Category

thinkCSC Security Alert

Windows DNS Server Vulnerability

Vulnerability in Windows DNS Server

By | thinkCSC Security Alert | No Comments

July 2020 Security Update

Earlier this week, a “critical ‘wormable’ vulnerability” was reported by Microsoft within Windows DNS Server. This vulnerability only impacts Microsoft DNS servers. thinkCSC customers who receive automatic updates do not need to be concerned; patches will be deployed as part of their regular maintenance.

What Is a “Wormable” Vulnerability?

A “wormable” vulnerability is a threat that can spread malware from one vulnerable machine to another without any human action. Current thinkCSC managed IT clients have already had this threat resolved; however, if you have an internal IT department for your organization, we urge you to apply the update for CVE-2020-1350, a Critical Remote Code Execution (RCE) vulnerability in Windows DNS Server, as quickly as possible. The vulnerability has a CVSS base score of 10.0 – the highest possible threat rating.

Registry Mitigation

If you are unable to immediately apply the patch to your environment, a registry-based mitigation can be applied. This mitigation does not require you to restart your server, so it can be applied without delay. You can find details of both the vulnerability and the registry mitigation in Microsoft’s CVE-2020-1350 update.

Threat Evaluation

The threat is caused by a misconfiguration is Microsoft’s DNS server role and impacts all versions of Windows Server, allowing unauthenticated hackers to gain Domain Admin privileges on servers. While the threat is critical, it can only be exploited when the system is operating in DNS server mode. This means that the number of vulnerable computers is likely low.

If you have any questions or concerns, please contact your vCIO. If you have not partnered with thinkCSC for your Managed IT needs, please get in touch.


Subscribe to thinkCSC’s monthly tech update here.

password spraying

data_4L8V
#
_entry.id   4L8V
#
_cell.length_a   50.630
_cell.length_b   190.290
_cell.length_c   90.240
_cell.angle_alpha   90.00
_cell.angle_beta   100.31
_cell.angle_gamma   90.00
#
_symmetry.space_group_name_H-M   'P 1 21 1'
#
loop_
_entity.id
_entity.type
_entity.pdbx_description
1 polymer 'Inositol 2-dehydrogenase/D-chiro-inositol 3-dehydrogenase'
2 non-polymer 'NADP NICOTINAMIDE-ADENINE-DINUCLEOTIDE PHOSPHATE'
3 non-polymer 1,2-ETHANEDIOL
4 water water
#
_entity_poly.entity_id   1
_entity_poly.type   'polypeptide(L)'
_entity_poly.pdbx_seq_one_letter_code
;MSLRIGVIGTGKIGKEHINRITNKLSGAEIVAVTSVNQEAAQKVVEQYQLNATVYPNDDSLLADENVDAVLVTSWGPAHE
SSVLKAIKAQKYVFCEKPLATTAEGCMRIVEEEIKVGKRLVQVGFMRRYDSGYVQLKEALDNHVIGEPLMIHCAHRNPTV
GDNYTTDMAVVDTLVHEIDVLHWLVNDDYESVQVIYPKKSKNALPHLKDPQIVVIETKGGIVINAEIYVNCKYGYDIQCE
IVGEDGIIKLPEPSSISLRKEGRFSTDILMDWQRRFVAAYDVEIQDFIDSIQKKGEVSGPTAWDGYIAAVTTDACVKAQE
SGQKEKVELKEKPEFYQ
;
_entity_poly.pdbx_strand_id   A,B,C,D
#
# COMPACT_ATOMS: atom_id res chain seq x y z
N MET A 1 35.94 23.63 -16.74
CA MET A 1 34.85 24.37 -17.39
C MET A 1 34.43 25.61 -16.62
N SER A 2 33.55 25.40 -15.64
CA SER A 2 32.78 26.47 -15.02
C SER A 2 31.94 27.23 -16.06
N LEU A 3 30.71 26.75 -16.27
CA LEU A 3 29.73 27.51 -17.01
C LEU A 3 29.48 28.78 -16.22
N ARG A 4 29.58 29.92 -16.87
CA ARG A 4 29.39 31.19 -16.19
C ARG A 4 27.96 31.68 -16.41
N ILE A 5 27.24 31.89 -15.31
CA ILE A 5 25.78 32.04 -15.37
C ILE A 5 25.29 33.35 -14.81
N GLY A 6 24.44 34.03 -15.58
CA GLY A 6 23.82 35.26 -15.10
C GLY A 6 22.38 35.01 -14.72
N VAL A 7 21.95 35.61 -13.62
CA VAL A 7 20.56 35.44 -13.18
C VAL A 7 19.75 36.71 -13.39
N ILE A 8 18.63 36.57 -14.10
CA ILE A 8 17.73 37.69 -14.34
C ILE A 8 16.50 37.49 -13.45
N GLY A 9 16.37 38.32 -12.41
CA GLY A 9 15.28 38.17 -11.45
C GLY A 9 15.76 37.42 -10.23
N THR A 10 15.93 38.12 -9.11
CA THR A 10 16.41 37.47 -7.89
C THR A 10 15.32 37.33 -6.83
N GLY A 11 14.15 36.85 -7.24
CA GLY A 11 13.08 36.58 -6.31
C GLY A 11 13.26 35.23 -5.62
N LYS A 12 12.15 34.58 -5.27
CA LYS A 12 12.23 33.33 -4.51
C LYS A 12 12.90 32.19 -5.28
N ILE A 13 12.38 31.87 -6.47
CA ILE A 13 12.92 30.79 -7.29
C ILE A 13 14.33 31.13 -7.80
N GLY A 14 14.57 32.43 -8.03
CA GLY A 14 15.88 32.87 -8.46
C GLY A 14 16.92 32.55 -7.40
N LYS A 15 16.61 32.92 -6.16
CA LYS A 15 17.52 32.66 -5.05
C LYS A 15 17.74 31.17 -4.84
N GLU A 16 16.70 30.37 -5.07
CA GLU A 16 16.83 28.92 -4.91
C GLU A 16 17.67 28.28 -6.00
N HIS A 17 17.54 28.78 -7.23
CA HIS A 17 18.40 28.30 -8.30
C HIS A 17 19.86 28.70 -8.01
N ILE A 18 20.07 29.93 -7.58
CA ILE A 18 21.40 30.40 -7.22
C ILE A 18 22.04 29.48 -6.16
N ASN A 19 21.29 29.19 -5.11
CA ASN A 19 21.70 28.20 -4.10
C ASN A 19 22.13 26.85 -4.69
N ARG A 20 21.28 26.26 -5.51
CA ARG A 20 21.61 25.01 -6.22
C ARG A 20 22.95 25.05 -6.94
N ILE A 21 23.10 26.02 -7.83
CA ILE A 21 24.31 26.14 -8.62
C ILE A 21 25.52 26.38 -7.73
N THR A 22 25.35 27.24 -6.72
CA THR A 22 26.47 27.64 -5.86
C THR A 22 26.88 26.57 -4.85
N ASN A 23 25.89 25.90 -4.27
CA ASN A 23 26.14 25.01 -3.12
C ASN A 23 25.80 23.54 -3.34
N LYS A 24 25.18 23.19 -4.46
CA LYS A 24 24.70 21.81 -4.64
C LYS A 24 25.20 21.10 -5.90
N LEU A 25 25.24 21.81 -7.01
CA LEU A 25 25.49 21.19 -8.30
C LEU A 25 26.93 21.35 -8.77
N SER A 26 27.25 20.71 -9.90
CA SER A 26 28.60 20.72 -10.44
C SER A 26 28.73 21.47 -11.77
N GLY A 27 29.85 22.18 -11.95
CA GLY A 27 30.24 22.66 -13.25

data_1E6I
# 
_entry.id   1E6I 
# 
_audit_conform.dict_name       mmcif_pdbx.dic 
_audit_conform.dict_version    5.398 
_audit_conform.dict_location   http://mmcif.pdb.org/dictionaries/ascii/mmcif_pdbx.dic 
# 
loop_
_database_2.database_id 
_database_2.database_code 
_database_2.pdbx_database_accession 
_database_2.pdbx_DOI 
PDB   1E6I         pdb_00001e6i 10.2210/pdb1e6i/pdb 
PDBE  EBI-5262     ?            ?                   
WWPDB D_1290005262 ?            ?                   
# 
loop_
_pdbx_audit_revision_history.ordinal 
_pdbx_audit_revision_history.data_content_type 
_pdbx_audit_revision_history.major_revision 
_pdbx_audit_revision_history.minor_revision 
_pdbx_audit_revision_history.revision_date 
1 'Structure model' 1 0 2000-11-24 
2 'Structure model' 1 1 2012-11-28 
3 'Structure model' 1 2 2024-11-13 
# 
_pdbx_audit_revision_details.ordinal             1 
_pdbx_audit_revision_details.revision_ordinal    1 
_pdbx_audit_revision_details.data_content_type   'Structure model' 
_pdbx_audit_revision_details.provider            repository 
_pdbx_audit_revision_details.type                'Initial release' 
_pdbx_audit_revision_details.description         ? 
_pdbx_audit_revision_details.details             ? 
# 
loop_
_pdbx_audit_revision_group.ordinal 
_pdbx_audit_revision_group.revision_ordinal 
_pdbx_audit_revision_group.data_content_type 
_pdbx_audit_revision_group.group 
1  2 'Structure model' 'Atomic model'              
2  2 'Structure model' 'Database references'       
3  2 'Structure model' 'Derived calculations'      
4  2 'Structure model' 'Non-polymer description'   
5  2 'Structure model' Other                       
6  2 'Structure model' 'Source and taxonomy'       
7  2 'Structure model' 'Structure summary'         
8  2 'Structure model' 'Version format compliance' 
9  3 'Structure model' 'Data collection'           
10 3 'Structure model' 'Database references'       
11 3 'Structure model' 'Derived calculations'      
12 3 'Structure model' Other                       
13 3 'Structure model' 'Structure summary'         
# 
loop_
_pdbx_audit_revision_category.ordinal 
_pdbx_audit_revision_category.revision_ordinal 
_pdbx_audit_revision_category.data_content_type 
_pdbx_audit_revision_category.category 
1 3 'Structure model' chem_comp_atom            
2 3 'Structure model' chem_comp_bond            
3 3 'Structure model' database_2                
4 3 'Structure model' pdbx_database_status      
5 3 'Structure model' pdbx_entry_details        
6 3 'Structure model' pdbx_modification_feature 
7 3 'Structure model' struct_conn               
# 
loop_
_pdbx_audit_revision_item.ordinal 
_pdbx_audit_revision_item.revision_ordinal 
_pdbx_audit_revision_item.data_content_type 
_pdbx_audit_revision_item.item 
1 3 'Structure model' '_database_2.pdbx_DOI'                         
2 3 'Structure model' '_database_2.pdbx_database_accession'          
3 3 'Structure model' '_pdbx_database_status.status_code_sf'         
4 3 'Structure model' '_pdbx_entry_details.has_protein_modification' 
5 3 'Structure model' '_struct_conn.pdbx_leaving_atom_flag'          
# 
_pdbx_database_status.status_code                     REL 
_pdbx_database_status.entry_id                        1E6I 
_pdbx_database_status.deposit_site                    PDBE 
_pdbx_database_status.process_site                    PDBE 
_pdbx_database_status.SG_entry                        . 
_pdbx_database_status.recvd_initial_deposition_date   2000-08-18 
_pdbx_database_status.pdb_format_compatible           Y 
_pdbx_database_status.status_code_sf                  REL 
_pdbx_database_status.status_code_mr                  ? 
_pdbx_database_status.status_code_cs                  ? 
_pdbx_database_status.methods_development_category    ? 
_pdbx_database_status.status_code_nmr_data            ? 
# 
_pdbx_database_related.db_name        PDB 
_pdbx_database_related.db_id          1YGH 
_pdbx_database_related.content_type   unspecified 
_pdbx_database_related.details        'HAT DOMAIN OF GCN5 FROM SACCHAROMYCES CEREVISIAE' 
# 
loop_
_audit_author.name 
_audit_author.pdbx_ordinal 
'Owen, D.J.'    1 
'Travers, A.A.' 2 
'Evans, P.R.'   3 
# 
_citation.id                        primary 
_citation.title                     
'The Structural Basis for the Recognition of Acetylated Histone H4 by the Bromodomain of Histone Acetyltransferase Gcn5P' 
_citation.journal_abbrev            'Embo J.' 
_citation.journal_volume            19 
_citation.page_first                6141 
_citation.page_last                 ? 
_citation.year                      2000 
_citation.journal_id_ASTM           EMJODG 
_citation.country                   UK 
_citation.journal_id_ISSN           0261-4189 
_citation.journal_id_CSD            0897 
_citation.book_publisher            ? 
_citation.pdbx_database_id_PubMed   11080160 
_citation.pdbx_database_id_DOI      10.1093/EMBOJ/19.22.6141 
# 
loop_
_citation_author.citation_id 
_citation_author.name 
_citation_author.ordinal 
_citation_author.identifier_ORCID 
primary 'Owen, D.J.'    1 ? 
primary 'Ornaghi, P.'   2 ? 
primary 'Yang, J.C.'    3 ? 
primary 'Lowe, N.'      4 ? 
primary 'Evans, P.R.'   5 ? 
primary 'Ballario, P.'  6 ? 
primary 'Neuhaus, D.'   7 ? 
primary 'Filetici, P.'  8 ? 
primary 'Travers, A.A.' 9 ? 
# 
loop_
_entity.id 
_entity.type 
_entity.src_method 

Citrix Data Breach – What You Need to Know

By | Data Security, thinkCSC Security Alert | No Comments

Recently, Citrix, a U.S.-based software firm, confirmed that the “international cyber criminals gained access to the internal Citrix network” and downloaded business documents and other files. The hackers gained access using a method called “password spraying.”

What Is Password Spraying?

Password spraying occurs when hackers use a list of common passwords to try to breach the system. They sometimes use passwords leaked from other breaches, according to Dark Reading, hoping that employee reuse their passwords at work.

How Do You Protect Your Organization from Password Spraying?

Nothing makes a stronger argument for more stringent password requirements for your employees than the results of this study conducted by the National Cyber Security Centre, UK’s independent authority on cybersecurity:

  • 75% of the participants’ organizations had accounts with passwords that featured in the top 1,000 passwords
  • 87% had accounts with passwords that featured in the top 10,000

Allowing your employees to set their own passwords puts your organization at risk.

Most people don’t want to remember numerous usernames and passwords for multiple accounts and programs, and many don’t feel confident in their ability to accurately recall that information. More so, they dislike having to regularly change passwords on individual accounts and being forced to forget previous passwords in exchange for new ones. To deal with this frustration, they tend to do one of two things (or both):

  • Re-use the same usernames and passwords across multiple accounts
  • Write down their usernames and passwords, and store them in their workspace (usually in a place that is easy to find, often on their desk or in a top drawer)

Learn a Lesson from Citrix

If you do not have strong password security and password policies, today is the day to change that practice. Passwords should be long, randomly generated, changed often, and only one layer in many of your overall security effort. You should also be monitoring the Dark Web. thinkCSC is here to help ensure your cybersecurity systems are strong and vibrant, to assist you in your preparation for and response to cyberattacks. Together, we can avoid the mistakes that are common among so many businesses and organizations, in the end becoming as secure as possible in today’s technological world.

thinkCSC provides Dark Web monitoring services provided through a strategic partnership with ID Agent, provider of Dark Web monitoring and identity theft protection solutions. With Dark Web ID, thinkCSC can now offer 24/7 monitoring of millions of sources, including botnets, criminal chat rooms, peer-to-peer networks, malicious websites, bulletin boards, and illegal black-market sites, to alert you of stolen or compromised data and passwords.

While thinkCSC believes that employees will always be the first line of defense against ransomware attacks, the only real solution is for leaders of all –organizations – businesses of all sizes, government entities, schools, hospitals, and –others – to invest in stronger IT security that includes offsite backup and recovery and managed security. These protections, combined with ongoing staff training, strict policies, and constant vigilance, are an absolute necessity in today’s cyber environment.

For new customers interested in information on obtaining our services, please contact us at sales@thinkcsc.com.